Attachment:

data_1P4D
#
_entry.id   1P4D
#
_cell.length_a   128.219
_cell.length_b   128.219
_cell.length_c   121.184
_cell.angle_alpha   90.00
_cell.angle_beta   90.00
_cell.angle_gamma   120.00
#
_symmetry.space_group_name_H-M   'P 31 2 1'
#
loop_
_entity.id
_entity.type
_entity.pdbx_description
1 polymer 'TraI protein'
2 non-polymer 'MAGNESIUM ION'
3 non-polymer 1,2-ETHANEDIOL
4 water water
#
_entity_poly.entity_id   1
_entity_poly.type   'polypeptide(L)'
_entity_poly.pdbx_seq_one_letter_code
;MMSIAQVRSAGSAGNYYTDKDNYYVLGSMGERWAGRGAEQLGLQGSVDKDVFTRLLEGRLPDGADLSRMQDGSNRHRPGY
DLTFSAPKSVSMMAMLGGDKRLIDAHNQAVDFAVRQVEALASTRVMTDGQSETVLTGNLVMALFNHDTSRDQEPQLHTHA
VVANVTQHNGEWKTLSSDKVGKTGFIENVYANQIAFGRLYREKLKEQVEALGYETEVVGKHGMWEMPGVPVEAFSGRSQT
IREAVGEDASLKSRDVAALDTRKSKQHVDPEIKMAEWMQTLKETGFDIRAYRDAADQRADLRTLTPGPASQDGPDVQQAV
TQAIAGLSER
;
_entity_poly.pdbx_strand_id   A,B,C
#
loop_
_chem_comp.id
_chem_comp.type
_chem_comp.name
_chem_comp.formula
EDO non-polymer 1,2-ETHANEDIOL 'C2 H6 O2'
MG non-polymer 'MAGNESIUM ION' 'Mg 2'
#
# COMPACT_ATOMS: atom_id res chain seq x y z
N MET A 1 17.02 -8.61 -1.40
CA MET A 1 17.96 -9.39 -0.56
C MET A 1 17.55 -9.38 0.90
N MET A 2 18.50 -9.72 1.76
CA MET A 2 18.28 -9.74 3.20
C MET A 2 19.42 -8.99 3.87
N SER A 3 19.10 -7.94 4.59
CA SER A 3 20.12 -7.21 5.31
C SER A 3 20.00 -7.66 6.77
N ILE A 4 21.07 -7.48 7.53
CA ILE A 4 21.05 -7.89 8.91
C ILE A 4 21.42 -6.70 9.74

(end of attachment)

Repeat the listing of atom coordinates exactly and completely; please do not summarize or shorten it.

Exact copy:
data_1P4D
#
_entry.id   1P4D
#
_cell.length_a   128.219
_cell.length_b   128.219
_cell.length_c   121.184
_cell.angle_alpha   90.00
_cell.angle_beta   90.00
_cell.angle_gamma   120.00
#
_symmetry.space_group_name_H-M   'P 31 2 1'
#
loop_
_entity.id
_entity.type
_entity.pdbx_description
1 polymer 'TraI protein'
2 non-polymer 'MAGNESIUM ION'
3 non-polymer 1,2-ETHANEDIOL
4 water water
#
_entity_poly.entity_id   1
_entity_poly.type   'polypeptide(L)'
_entity_poly.pdbx_seq_one_letter_code
;MMSIAQVRSAGSAGNYYTDKDNYYVLGSMGERWAGRGAEQLGLQGSVDKDVFTRLLEGRLPDGADLSRMQDGSNRHRPGY
DLTFSAPKSVSMMAMLGGDKRLIDAHNQAVDFAVRQVEALASTRVMTDGQSETVLTGNLVMALFNHDTSRDQEPQLHTHA
VVANVTQHNGEWKTLSSDKVGKTGFIENVYANQIAFGRLYREKLKEQVEALGYETEVVGKHGMWEMPGVPVEAFSGRSQT
IREAVGEDASLKSRDVAALDTRKSKQHVDPEIKMAEWMQTLKETGFDIRAYRDAADQRADLRTLTPGPASQDGPDVQQAV
TQAIAGLSER
;
_entity_poly.pdbx_strand_id   A,B,C
#
loop_
_chem_comp.id
_chem_comp.type
_chem_comp.name
_chem_comp.formula
EDO non-polymer 1,2-ETHANEDIOL 'C2 H6 O2'
MG non-polymer 'MAGNESIUM ION' 'Mg 2'
#
# COMPACT_ATOMS: atom_id res chain seq x y z
N MET A 1 17.02 -8.61 -1.40
CA MET A 1 17.96 -9.39 -0.56
C MET A 1 17.55 -9.38 0.90
N MET A 2 18.50 -9.72 1.76
CA MET A 2 18.28 -9.74 3.20
C MET A 2 19.42 -8.99 3.87
N SER A 3 19.10 -7.94 4.59
CA SER A 3 20.12 -7.21 5.31
C SER A 3 20.00 -7.66 6.77
N ILE A 4 21.07 -7.48 7.53
CA ILE A 4 21.05 -7.89 8.91
C ILE A 4 21.42 -6.70 9.74